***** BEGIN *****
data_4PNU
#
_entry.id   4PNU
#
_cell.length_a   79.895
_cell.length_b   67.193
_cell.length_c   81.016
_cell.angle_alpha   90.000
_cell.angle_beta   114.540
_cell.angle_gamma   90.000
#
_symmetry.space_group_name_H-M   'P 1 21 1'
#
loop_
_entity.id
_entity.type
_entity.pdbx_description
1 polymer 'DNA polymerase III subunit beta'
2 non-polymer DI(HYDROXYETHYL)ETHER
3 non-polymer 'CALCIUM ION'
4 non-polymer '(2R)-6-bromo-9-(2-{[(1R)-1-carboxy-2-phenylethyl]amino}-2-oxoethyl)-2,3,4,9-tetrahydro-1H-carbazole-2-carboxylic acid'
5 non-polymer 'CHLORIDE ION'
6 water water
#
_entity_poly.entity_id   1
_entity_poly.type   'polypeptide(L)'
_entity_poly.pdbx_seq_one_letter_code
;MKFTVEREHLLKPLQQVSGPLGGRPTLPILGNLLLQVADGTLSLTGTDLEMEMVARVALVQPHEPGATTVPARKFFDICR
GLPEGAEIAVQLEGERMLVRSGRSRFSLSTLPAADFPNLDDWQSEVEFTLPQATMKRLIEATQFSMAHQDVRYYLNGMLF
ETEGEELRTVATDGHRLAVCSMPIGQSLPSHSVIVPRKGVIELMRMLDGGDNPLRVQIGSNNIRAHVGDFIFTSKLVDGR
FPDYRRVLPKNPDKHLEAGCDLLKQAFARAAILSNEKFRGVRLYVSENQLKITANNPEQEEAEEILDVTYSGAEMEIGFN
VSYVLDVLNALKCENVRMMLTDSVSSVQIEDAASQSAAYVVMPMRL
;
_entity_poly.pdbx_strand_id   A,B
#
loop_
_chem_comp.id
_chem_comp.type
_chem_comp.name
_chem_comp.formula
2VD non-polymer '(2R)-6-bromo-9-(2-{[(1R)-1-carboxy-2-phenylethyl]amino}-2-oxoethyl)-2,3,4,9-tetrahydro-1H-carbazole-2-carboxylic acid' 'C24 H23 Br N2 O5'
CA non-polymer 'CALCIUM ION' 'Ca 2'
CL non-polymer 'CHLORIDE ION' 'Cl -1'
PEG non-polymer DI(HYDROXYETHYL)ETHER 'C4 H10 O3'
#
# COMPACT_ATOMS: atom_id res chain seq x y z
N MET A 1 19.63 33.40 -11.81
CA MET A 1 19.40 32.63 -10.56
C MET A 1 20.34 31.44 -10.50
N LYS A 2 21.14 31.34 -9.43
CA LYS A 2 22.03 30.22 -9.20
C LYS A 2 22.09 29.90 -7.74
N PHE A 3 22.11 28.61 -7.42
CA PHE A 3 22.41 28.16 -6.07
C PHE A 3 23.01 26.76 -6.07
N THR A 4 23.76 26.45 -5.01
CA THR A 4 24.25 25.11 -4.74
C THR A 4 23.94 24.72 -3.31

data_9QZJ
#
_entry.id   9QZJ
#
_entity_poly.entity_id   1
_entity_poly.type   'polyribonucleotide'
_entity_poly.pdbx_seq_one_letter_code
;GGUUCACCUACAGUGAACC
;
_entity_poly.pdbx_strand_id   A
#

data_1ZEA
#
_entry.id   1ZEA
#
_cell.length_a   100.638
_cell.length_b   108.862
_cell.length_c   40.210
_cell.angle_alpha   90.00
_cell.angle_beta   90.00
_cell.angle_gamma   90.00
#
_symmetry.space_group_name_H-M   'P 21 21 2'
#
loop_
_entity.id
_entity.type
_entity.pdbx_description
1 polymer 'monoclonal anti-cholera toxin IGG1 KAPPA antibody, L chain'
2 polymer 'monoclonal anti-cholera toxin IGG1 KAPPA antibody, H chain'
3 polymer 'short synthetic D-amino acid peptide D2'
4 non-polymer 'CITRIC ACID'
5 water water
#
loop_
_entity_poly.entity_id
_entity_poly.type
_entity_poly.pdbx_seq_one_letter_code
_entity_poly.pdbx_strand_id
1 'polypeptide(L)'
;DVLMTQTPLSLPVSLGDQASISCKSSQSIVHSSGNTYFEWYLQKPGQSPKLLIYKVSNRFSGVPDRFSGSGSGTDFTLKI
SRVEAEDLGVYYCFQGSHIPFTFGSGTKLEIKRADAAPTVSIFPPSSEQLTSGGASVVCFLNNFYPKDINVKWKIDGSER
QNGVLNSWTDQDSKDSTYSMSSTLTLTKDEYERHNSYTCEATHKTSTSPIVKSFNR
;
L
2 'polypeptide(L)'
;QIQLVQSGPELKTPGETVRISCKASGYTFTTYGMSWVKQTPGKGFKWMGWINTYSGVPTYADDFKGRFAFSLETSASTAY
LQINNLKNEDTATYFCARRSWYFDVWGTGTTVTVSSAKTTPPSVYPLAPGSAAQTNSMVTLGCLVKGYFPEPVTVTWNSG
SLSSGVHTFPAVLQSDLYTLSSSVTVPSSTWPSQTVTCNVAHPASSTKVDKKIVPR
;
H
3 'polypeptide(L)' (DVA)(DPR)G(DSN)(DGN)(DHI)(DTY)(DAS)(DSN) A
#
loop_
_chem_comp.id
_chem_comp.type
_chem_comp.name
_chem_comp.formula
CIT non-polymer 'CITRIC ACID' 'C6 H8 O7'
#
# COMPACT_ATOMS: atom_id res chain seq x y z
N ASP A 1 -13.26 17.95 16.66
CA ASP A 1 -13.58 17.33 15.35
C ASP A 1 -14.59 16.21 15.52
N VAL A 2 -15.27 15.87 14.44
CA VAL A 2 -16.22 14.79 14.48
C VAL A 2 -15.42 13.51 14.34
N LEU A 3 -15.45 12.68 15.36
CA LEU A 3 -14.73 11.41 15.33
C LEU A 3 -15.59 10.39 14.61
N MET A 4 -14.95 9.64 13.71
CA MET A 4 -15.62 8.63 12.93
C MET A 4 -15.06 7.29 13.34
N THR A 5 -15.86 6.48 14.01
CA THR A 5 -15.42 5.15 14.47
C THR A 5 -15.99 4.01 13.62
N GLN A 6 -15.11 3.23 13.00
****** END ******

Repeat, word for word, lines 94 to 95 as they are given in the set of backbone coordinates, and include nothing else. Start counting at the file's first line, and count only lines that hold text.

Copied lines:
_entity_poly.entity_id
_entity_poly.type